Burn Marks

Who is America’s most convincing and engaging professional female private-eye? A couple of seasons back, I might have cast my vote for Sue Grafton’s Kinsey Millhone, a scrappy yet agreeably low-key operative in southern California. But V. I. Warshawski, the star of Sara Paretsky’s series about white-collar crime and wall-to-wall corruption in Chicago, now clearly leads the growing field. Initially a somewhat tinny composite of feminist and antiestablishment virtues, V. I. — call her Vic (for Victoria), but never Vicky — has grown more flesh-and-bloodily complex with each of her no-nonsense investigations into insurance scams and municipal cover-ups. And now, in her sixth outing, Burn Marks, V. I. proves to be irascibly irresistible as family ties (of the most malodorous sort) pull her deeper and deeper into an ugly arson-and-murder case.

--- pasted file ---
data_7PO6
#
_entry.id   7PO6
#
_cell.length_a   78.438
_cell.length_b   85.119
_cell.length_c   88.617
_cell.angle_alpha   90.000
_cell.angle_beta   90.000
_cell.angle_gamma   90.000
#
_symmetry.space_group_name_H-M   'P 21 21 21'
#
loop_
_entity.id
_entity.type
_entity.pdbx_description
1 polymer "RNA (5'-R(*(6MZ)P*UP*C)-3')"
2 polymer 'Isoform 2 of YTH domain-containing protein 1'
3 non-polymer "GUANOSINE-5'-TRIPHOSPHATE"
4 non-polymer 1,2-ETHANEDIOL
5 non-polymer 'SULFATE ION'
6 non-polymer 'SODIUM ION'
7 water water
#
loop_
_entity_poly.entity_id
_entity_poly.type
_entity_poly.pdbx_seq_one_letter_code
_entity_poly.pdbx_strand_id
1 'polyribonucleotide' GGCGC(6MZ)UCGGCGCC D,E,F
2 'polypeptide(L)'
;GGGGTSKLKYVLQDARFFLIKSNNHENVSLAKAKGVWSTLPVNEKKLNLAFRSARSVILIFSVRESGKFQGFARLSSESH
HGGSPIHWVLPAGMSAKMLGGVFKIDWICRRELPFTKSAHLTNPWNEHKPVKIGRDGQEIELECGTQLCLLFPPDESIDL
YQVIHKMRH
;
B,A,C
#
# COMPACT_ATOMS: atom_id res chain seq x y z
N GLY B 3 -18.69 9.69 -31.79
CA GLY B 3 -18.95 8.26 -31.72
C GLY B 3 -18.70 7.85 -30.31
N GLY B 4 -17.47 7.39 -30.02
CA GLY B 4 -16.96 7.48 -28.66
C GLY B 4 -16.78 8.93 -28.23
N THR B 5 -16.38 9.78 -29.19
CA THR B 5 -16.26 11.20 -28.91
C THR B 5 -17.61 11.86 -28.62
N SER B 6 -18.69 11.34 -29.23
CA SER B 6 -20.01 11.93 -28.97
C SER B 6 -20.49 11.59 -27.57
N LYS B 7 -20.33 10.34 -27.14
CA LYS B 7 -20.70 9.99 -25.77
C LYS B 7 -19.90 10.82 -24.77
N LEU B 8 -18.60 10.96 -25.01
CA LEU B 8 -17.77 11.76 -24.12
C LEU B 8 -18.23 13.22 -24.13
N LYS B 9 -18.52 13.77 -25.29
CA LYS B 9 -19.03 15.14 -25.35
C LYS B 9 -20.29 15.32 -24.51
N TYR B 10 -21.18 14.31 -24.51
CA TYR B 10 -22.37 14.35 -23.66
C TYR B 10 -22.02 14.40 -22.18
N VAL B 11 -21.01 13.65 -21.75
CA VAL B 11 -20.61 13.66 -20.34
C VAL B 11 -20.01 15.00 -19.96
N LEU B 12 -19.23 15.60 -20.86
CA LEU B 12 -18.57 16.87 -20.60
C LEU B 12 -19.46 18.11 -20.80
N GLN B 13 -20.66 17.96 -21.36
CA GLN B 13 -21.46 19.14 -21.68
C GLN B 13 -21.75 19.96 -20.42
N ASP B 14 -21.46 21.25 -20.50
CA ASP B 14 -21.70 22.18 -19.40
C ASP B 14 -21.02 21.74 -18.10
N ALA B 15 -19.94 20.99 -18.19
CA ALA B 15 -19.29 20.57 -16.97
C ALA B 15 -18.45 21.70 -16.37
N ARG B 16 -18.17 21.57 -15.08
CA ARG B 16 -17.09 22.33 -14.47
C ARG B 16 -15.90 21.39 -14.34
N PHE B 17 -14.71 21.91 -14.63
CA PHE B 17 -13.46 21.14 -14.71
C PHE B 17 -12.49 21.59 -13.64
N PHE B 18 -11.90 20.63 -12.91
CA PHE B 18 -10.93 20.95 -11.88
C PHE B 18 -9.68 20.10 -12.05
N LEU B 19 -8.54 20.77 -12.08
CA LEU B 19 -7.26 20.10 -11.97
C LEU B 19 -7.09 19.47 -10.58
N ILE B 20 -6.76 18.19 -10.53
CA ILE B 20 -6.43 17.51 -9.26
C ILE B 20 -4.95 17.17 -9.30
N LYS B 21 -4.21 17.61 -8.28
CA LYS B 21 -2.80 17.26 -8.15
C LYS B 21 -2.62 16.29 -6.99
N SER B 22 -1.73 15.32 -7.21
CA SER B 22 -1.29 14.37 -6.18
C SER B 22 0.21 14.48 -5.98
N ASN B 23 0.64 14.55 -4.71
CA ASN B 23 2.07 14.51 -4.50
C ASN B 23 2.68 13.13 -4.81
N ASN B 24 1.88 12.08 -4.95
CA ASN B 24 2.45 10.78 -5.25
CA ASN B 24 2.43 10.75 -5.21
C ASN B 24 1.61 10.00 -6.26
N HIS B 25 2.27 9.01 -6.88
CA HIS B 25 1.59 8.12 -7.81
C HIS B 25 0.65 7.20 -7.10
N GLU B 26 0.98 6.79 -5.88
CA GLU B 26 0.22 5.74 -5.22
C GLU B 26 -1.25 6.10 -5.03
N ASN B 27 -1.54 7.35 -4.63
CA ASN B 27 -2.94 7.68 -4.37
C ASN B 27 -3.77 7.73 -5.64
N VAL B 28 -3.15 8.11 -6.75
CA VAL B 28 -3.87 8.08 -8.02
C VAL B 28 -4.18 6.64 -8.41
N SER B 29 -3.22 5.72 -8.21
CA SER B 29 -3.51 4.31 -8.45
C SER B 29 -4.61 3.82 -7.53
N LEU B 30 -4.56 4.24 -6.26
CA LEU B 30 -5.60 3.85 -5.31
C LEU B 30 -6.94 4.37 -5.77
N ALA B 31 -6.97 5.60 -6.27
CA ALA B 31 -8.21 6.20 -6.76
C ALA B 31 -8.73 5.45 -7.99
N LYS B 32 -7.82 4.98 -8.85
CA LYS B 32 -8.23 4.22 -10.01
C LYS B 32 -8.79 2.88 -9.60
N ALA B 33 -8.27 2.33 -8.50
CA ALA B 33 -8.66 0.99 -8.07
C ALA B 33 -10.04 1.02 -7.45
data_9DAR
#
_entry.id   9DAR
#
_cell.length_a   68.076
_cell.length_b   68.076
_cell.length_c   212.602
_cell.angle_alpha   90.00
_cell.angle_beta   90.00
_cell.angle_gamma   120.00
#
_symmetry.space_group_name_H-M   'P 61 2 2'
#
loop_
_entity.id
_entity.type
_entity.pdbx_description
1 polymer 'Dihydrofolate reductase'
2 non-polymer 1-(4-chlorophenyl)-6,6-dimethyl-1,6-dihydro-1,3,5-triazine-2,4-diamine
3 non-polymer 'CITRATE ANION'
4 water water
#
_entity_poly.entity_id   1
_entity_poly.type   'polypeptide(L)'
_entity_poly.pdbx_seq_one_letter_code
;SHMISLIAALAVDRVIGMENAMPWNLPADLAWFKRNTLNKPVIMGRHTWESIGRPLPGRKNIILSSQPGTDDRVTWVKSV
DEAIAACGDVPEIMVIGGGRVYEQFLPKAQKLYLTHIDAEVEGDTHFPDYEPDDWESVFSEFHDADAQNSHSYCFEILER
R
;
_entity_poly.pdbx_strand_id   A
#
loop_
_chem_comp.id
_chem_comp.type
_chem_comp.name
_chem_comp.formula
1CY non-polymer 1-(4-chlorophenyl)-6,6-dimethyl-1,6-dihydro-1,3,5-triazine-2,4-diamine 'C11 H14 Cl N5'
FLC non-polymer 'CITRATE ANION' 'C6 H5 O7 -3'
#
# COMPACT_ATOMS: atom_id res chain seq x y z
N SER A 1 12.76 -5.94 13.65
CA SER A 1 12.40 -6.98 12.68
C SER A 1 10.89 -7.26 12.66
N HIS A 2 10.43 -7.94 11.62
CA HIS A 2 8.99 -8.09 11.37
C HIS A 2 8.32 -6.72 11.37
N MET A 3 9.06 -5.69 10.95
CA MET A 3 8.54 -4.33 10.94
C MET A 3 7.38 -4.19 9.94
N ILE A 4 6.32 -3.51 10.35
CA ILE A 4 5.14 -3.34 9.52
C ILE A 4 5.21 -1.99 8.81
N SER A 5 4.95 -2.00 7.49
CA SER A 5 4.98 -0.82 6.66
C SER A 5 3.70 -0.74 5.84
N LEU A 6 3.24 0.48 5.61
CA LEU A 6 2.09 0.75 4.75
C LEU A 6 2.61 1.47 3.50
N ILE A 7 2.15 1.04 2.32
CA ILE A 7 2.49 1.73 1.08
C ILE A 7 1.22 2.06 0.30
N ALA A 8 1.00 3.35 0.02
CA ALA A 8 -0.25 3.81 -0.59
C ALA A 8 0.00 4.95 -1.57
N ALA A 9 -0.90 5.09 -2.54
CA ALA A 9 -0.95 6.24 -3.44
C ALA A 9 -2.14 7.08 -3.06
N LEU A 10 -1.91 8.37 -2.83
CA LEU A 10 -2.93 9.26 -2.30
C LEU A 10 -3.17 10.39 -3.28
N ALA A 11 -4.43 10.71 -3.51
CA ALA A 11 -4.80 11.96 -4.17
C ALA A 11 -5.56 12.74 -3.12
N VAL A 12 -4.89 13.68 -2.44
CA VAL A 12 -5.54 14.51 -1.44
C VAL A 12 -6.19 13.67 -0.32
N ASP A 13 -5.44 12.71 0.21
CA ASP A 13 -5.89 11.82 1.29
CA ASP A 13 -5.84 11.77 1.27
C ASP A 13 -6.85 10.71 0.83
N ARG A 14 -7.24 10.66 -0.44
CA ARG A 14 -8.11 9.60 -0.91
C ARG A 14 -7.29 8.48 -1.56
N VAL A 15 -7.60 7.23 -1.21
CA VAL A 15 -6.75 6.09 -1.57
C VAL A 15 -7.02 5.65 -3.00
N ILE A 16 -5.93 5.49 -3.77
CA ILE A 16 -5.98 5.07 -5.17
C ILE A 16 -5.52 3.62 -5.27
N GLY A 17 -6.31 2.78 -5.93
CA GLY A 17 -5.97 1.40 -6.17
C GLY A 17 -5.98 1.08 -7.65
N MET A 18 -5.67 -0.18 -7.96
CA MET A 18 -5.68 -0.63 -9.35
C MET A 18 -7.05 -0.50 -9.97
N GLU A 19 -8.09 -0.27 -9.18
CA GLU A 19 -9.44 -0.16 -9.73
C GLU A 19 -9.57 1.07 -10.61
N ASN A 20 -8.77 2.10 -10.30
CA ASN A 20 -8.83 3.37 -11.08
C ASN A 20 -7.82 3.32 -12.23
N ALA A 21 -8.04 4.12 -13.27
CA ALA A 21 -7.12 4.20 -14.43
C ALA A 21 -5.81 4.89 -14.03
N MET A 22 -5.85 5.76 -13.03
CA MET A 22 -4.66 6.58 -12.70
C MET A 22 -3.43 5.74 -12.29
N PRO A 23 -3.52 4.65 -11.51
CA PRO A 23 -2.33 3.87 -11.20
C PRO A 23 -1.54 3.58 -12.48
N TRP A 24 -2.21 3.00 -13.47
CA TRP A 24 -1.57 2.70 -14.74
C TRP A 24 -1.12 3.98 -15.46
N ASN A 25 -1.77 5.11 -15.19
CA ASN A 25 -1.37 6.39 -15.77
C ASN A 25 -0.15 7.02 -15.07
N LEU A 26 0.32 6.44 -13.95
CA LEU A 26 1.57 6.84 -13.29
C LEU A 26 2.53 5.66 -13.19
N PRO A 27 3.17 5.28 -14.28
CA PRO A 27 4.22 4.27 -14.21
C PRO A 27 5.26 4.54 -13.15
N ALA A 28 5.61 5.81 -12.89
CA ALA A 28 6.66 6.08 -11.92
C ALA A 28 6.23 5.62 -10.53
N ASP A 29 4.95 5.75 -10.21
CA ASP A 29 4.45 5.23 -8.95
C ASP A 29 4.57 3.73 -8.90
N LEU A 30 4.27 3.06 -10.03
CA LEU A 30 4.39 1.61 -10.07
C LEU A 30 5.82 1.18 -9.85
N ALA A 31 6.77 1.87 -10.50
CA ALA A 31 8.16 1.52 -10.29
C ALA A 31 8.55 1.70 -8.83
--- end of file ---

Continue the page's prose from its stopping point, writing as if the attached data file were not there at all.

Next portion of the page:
The mayhem begins when alcoholic Auntie Elena, a 60-ish ex-hooker, shows up at V. I.’s apartment at 3 a.m., having been burned out of the SRO hotel where she was ”still turning the occasional trick on the day the pension checks arrived.” Arson, of course — but why? Also: How does the SRO fire connect to the death of a pregnant junkie or to shady construction deals for minority contractors?

Well, the basic nature of the conspiracy at work here will come as no surprise. But one or two of the conspirators are worth unmasking. And narrator V. I., whether saving Auntie Elena (and self) from a second fire, refusing to be patronized by macho cops, or fending off the neighbors (one chummy oldster, one hostile yuppie), is flinty and rueful and very good company. A-

Burn Marks
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